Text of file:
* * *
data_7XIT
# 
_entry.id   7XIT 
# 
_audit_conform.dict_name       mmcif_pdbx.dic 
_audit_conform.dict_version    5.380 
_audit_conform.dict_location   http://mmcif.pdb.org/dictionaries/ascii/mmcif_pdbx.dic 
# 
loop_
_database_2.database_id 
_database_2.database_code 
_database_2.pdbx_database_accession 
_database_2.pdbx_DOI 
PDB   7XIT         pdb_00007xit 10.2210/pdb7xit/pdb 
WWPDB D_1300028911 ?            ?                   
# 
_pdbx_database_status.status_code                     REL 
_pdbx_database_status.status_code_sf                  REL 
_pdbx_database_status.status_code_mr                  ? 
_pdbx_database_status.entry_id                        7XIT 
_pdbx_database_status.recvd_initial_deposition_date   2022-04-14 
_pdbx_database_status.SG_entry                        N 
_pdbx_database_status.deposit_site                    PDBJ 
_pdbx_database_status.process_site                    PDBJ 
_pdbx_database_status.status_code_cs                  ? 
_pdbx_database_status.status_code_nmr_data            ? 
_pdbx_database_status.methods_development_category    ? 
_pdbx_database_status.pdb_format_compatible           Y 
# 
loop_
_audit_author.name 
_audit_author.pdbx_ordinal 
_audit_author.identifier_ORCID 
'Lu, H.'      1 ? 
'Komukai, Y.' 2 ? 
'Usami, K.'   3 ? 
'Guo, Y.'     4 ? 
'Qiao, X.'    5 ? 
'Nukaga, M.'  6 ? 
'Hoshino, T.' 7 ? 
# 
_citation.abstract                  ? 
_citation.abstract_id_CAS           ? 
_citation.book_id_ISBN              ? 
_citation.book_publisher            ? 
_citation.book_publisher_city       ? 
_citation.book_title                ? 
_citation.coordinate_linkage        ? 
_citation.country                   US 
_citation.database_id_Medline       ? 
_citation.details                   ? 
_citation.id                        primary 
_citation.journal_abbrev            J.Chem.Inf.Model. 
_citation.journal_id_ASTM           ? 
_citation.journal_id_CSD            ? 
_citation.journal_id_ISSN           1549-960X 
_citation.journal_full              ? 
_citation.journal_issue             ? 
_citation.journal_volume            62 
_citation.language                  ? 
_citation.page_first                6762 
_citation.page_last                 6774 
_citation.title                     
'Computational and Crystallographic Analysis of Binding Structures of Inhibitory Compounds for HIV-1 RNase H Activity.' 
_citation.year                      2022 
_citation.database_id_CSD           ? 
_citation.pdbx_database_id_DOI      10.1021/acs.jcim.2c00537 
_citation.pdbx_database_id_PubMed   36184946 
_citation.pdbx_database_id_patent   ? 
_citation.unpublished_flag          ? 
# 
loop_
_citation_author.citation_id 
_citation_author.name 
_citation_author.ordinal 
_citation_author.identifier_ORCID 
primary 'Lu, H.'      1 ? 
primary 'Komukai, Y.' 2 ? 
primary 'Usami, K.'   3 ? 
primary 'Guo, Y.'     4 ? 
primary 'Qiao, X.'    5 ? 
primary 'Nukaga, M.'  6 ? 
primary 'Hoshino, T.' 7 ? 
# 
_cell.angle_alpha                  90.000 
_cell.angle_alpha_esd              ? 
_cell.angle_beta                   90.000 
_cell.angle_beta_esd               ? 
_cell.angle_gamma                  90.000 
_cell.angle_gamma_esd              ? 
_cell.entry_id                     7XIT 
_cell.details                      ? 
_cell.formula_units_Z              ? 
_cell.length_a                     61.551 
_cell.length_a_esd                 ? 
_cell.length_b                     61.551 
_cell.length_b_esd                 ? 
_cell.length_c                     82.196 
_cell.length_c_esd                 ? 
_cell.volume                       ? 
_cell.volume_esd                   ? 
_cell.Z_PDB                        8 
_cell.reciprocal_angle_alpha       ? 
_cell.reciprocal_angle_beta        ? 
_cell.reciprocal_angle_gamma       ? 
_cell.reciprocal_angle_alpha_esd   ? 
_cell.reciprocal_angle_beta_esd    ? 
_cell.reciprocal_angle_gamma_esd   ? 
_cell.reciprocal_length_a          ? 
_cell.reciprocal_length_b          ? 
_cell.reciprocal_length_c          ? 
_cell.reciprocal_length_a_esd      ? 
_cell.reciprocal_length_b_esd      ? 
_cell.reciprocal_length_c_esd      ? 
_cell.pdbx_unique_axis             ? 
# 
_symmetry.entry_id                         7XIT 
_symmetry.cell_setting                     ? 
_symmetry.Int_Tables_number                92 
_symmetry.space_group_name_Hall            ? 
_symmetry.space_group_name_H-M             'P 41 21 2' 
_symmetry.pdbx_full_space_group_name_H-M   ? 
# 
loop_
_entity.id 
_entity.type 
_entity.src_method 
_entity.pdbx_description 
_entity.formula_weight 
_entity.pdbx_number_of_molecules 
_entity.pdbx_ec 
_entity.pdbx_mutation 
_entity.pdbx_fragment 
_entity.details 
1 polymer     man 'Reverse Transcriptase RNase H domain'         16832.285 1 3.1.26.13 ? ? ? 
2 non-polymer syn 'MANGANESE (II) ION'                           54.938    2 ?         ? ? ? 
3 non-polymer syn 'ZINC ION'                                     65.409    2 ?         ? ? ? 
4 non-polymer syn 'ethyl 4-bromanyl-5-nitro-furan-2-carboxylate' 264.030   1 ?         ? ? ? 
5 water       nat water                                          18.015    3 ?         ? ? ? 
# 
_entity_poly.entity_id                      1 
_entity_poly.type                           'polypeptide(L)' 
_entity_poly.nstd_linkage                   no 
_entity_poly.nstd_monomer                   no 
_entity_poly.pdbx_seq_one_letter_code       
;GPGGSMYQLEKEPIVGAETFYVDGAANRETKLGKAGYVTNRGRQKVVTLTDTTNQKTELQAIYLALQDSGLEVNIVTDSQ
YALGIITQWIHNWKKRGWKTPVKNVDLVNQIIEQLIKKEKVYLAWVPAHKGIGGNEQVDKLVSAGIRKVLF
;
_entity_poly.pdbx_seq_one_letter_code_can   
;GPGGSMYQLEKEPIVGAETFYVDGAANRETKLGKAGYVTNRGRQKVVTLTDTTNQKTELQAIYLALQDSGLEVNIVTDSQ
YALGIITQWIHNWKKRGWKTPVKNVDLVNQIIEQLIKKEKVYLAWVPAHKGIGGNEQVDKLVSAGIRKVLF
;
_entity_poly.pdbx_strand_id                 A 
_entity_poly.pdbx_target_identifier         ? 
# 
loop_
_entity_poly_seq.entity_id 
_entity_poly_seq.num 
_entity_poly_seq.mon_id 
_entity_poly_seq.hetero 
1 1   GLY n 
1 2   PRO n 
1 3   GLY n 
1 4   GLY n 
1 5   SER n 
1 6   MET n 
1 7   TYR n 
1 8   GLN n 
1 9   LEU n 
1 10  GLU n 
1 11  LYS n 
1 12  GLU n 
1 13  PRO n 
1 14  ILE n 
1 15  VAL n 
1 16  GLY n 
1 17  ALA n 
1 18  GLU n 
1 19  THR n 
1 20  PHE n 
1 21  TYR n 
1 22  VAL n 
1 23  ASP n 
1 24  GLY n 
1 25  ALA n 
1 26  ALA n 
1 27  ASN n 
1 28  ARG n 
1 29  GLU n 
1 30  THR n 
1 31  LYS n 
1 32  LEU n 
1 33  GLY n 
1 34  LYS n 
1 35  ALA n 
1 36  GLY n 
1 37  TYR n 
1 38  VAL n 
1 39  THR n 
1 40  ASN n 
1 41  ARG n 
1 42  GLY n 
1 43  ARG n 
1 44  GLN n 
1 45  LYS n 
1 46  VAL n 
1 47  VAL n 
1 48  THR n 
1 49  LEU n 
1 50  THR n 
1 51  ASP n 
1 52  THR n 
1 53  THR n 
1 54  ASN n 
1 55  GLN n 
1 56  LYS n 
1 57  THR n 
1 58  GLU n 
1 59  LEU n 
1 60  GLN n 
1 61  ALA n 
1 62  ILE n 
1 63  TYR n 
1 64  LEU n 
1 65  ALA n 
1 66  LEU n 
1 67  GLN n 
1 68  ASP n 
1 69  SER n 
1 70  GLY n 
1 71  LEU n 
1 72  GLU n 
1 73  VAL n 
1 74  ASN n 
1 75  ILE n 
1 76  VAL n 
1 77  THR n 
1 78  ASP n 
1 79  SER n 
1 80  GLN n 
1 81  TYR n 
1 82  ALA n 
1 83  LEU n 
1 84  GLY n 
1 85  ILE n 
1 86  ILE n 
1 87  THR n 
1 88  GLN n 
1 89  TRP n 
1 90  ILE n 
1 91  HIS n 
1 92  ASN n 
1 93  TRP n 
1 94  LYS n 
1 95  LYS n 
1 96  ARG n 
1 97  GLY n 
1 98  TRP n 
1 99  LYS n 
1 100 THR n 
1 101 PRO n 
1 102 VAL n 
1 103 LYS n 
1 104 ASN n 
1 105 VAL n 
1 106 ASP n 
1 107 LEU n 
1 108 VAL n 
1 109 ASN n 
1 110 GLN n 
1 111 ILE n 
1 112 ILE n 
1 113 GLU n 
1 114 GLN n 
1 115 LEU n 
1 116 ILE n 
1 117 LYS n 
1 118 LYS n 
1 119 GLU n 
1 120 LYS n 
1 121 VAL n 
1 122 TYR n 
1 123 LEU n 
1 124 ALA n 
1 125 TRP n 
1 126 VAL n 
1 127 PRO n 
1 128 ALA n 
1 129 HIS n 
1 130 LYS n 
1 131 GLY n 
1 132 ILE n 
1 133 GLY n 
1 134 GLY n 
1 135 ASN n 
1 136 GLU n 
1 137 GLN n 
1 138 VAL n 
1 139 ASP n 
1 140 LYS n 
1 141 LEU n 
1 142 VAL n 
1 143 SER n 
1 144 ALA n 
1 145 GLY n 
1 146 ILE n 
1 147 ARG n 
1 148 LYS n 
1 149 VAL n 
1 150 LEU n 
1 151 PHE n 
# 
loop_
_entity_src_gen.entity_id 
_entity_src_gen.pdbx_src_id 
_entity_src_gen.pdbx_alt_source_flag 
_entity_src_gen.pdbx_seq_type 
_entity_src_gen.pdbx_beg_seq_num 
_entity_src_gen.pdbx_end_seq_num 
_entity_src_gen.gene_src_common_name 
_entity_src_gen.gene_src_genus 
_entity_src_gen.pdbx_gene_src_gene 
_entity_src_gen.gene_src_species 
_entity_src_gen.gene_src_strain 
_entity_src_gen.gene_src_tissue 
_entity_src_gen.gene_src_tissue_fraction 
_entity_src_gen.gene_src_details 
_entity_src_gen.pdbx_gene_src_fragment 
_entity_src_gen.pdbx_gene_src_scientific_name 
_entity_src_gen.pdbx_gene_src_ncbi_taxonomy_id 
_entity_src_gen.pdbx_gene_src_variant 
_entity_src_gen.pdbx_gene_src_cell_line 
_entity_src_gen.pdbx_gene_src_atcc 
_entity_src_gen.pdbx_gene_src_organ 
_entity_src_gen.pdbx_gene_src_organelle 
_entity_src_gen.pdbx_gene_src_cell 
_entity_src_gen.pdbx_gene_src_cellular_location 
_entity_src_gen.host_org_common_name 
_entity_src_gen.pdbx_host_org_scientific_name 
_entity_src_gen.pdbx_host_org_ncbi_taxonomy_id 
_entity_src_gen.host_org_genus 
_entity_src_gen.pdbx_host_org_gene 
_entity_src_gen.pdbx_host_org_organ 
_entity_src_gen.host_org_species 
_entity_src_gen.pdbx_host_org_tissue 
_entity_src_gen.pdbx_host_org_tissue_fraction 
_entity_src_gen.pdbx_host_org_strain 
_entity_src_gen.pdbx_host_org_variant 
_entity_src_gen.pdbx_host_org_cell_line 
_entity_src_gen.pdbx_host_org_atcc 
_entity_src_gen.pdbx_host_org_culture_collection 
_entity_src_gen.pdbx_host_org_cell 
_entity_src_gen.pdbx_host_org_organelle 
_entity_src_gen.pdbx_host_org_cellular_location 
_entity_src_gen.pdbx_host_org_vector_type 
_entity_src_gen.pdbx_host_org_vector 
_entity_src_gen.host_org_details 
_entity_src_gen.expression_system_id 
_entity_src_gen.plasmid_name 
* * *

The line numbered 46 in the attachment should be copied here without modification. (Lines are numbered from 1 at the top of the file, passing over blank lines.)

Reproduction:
_citation.book_publisher_city       ? 